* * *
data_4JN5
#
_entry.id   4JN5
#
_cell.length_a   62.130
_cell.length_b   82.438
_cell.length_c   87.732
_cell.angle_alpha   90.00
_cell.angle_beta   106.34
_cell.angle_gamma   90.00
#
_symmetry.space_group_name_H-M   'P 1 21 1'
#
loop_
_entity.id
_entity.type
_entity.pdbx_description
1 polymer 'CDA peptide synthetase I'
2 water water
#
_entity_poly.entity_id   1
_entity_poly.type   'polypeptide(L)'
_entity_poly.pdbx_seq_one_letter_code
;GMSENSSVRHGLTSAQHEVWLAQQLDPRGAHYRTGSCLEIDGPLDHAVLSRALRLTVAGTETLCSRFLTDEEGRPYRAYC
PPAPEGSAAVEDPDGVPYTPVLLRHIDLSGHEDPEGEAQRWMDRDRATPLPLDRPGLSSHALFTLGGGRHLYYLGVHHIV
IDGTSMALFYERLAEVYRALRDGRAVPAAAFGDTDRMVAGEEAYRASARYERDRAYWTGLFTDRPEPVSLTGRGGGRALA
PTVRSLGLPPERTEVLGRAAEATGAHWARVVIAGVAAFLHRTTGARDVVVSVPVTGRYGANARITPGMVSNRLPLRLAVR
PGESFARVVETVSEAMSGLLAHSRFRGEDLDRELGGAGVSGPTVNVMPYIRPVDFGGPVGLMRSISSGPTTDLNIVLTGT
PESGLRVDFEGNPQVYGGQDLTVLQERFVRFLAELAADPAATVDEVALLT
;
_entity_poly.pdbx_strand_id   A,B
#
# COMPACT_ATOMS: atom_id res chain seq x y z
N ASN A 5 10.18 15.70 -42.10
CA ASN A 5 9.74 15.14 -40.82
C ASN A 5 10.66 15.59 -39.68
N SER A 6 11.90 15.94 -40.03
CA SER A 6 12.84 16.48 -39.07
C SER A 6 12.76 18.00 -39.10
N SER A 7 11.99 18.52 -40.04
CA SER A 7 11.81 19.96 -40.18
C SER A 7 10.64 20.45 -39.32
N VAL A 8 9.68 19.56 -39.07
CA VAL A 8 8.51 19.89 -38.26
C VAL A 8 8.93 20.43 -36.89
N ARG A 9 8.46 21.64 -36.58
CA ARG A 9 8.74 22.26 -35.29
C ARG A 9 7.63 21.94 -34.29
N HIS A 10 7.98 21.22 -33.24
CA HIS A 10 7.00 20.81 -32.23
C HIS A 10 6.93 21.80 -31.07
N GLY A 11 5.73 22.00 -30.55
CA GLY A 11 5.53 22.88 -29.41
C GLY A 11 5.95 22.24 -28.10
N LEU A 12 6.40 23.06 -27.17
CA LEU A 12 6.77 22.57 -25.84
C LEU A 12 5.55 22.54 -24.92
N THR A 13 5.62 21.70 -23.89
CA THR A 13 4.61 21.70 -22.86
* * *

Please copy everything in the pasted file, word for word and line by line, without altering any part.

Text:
data_4JN5
#
_entry.id   4JN5
#
_cell.length_a   62.130
_cell.length_b   82.438
_cell.length_c   87.732
_cell.angle_alpha   90.00
_cell.angle_beta   106.34
_cell.angle_gamma   90.00
#
_symmetry.space_group_name_H-M   'P 1 21 1'
#
loop_
_entity.id
_entity.type
_entity.pdbx_description
1 polymer 'CDA peptide synthetase I'
2 water water
#
_entity_poly.entity_id   1
_entity_poly.type   'polypeptide(L)'
_entity_poly.pdbx_seq_one_letter_code
;GMSENSSVRHGLTSAQHEVWLAQQLDPRGAHYRTGSCLEIDGPLDHAVLSRALRLTVAGTETLCSRFLTDEEGRPYRAYC
PPAPEGSAAVEDPDGVPYTPVLLRHIDLSGHEDPEGEAQRWMDRDRATPLPLDRPGLSSHALFTLGGGRHLYYLGVHHIV
IDGTSMALFYERLAEVYRALRDGRAVPAAAFGDTDRMVAGEEAYRASARYERDRAYWTGLFTDRPEPVSLTGRGGGRALA
PTVRSLGLPPERTEVLGRAAEATGAHWARVVIAGVAAFLHRTTGARDVVVSVPVTGRYGANARITPGMVSNRLPLRLAVR
PGESFARVVETVSEAMSGLLAHSRFRGEDLDRELGGAGVSGPTVNVMPYIRPVDFGGPVGLMRSISSGPTTDLNIVLTGT
PESGLRVDFEGNPQVYGGQDLTVLQERFVRFLAELAADPAATVDEVALLT
;
_entity_poly.pdbx_strand_id   A,B
#
# COMPACT_ATOMS: atom_id res chain seq x y z
N ASN A 5 10.18 15.70 -42.10
CA ASN A 5 9.74 15.14 -40.82
C ASN A 5 10.66 15.59 -39.68
N SER A 6 11.90 15.94 -40.03
CA SER A 6 12.84 16.48 -39.07
C SER A 6 12.76 18.00 -39.10
N SER A 7 11.99 18.52 -40.04
CA SER A 7 11.81 19.96 -40.18
C SER A 7 10.64 20.45 -39.32
N VAL A 8 9.68 19.56 -39.07
CA VAL A 8 8.51 19.89 -38.26
C VAL A 8 8.93 20.43 -36.89
N ARG A 9 8.46 21.64 -36.58
CA ARG A 9 8.74 22.26 -35.29
C ARG A 9 7.63 21.94 -34.29
N HIS A 10 7.98 21.22 -33.24
CA HIS A 10 7.00 20.81 -32.23
C HIS A 10 6.93 21.80 -31.07
N GLY A 11 5.73 22.00 -30.55
CA GLY A 11 5.53 22.88 -29.41
C GLY A 11 5.95 22.24 -28.10
N LEU A 12 6.40 23.06 -27.17
CA LEU A 12 6.77 22.57 -25.84
C LEU A 12 5.55 22.54 -24.92
N THR A 13 5.62 21.70 -23.89
CA THR A 13 4.61 21.70 -22.86